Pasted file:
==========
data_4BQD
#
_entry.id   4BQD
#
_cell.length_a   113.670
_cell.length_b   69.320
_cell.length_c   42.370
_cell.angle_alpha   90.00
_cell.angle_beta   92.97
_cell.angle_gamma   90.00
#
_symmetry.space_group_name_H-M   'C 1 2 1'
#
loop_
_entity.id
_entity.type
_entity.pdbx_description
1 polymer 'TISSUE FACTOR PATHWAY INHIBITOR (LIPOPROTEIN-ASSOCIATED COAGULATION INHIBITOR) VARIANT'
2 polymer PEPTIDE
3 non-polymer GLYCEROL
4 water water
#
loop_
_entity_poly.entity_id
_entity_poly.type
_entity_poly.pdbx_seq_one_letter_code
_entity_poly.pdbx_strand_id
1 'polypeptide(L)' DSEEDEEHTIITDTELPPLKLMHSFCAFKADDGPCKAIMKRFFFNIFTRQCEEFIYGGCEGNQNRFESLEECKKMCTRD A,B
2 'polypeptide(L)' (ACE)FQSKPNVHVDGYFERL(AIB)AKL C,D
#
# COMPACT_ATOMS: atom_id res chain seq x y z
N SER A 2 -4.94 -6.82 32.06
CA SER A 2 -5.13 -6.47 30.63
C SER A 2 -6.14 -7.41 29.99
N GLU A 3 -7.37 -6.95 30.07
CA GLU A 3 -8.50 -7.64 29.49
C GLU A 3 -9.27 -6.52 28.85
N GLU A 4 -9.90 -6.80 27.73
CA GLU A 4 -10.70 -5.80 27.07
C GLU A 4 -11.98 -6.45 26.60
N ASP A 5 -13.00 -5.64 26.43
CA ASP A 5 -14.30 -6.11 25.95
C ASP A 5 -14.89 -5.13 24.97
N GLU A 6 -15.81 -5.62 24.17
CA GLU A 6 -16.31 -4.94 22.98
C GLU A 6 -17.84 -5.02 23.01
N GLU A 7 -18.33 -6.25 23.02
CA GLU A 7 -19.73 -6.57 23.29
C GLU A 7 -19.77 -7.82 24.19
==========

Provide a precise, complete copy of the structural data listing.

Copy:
data_4BQD
#
_entry.id   4BQD
#
_cell.length_a   113.670
_cell.length_b   69.320
_cell.length_c   42.370
_cell.angle_alpha   90.00
_cell.angle_beta   92.97
_cell.angle_gamma   90.00
#
_symmetry.space_group_name_H-M   'C 1 2 1'
#
loop_
_entity.id
_entity.type
_entity.pdbx_description
1 polymer 'TISSUE FACTOR PATHWAY INHIBITOR (LIPOPROTEIN-ASSOCIATED COAGULATION INHIBITOR) VARIANT'
2 polymer PEPTIDE
3 non-polymer GLYCEROL
4 water water
#
loop_
_entity_poly.entity_id
_entity_poly.type
_entity_poly.pdbx_seq_one_letter_code
_entity_poly.pdbx_strand_id
1 'polypeptide(L)' DSEEDEEHTIITDTELPPLKLMHSFCAFKADDGPCKAIMKRFFFNIFTRQCEEFIYGGCEGNQNRFESLEECKKMCTRD A,B
2 'polypeptide(L)' (ACE)FQSKPNVHVDGYFERL(AIB)AKL C,D
#
# COMPACT_ATOMS: atom_id res chain seq x y z
N SER A 2 -4.94 -6.82 32.06
CA SER A 2 -5.13 -6.47 30.63
C SER A 2 -6.14 -7.41 29.99
N GLU A 3 -7.37 -6.95 30.07
CA GLU A 3 -8.50 -7.64 29.49
C GLU A 3 -9.27 -6.52 28.85
N GLU A 4 -9.90 -6.80 27.73
CA GLU A 4 -10.70 -5.80 27.07
C GLU A 4 -11.98 -6.45 26.60
N ASP A 5 -13.00 -5.64 26.43
CA ASP A 5 -14.30 -6.11 25.95
C ASP A 5 -14.89 -5.13 24.97
N GLU A 6 -15.81 -5.62 24.17
CA GLU A 6 -16.31 -4.94 22.98
C GLU A 6 -17.84 -5.02 23.01
N GLU A 7 -18.33 -6.25 23.02
CA GLU A 7 -19.73 -6.57 23.29
C GLU A 7 -19.77 -7.82 24.19